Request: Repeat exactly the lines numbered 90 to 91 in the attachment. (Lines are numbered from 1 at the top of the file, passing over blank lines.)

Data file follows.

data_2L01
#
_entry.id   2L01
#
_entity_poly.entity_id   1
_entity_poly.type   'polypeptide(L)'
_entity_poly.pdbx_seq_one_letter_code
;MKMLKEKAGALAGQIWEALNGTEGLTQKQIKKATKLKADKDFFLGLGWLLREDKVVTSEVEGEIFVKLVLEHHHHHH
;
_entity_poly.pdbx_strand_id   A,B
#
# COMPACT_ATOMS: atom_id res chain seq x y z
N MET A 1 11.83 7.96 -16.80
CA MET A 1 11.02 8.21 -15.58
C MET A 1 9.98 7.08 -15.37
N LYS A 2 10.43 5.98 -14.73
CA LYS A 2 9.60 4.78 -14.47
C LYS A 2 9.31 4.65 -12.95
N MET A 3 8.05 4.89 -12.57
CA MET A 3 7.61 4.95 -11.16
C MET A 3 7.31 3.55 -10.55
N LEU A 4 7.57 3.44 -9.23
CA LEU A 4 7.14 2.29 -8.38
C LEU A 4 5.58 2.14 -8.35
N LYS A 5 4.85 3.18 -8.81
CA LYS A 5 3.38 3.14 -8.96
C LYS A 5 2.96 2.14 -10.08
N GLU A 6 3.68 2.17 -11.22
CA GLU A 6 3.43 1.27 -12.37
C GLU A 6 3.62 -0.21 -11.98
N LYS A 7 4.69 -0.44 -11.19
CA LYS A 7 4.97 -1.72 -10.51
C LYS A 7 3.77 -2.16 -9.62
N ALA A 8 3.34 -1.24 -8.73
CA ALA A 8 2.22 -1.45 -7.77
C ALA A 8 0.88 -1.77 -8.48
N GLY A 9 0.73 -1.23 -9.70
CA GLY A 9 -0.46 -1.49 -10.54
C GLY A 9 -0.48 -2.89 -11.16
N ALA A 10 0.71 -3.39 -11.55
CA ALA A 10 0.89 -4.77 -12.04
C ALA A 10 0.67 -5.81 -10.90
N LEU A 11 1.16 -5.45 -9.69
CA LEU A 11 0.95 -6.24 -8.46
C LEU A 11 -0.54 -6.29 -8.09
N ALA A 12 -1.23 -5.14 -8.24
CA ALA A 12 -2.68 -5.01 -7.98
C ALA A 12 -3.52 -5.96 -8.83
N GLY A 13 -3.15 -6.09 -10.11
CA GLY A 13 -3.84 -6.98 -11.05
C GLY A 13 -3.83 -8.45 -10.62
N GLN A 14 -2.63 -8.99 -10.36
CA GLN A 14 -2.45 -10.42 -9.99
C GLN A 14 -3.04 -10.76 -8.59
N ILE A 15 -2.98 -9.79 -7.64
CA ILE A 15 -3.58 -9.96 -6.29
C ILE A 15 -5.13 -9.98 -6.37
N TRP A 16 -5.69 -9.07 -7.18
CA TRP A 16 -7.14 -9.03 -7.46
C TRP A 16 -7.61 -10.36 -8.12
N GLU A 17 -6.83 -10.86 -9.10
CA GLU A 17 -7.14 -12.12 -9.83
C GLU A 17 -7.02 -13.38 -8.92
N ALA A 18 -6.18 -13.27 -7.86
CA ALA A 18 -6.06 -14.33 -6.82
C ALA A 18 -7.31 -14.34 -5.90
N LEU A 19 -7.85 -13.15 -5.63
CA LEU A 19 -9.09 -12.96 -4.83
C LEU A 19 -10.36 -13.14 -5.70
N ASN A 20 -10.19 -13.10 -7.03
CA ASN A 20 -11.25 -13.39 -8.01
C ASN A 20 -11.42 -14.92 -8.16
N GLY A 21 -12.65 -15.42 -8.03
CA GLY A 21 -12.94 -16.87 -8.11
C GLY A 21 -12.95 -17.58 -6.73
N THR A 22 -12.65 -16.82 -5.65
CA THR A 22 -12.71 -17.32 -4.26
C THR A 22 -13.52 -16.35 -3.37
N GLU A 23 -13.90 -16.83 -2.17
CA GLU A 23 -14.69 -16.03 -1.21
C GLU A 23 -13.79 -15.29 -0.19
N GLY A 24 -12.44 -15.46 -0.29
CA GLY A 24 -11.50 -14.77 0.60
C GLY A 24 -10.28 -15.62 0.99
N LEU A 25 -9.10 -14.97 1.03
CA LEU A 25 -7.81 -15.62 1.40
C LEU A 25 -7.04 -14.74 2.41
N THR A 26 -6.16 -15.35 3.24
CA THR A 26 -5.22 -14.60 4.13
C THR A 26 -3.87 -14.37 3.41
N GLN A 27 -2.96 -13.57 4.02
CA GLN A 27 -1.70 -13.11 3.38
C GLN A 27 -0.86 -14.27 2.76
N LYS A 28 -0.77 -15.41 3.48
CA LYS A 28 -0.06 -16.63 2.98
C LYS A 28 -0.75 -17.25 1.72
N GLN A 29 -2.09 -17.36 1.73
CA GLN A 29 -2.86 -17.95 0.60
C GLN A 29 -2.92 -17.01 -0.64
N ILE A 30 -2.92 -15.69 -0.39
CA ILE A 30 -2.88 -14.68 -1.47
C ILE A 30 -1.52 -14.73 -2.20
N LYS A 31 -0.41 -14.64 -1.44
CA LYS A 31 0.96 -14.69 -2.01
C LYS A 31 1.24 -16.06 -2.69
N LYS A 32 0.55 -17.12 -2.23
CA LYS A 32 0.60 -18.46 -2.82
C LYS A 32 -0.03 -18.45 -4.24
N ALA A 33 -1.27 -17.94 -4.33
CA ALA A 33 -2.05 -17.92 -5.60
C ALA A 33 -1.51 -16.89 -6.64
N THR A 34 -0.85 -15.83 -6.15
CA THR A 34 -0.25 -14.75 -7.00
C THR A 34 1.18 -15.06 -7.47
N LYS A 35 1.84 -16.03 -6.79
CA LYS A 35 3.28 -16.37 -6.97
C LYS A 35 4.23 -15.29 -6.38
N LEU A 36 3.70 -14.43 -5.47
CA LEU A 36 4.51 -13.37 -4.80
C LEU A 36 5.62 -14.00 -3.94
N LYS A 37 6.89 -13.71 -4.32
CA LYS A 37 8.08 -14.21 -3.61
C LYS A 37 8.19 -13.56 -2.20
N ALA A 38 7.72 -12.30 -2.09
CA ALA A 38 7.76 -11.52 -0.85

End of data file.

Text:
C THR A 26 -3.87 -14.37 3.41
N GLN A 27 -2.96 -13.57 4.02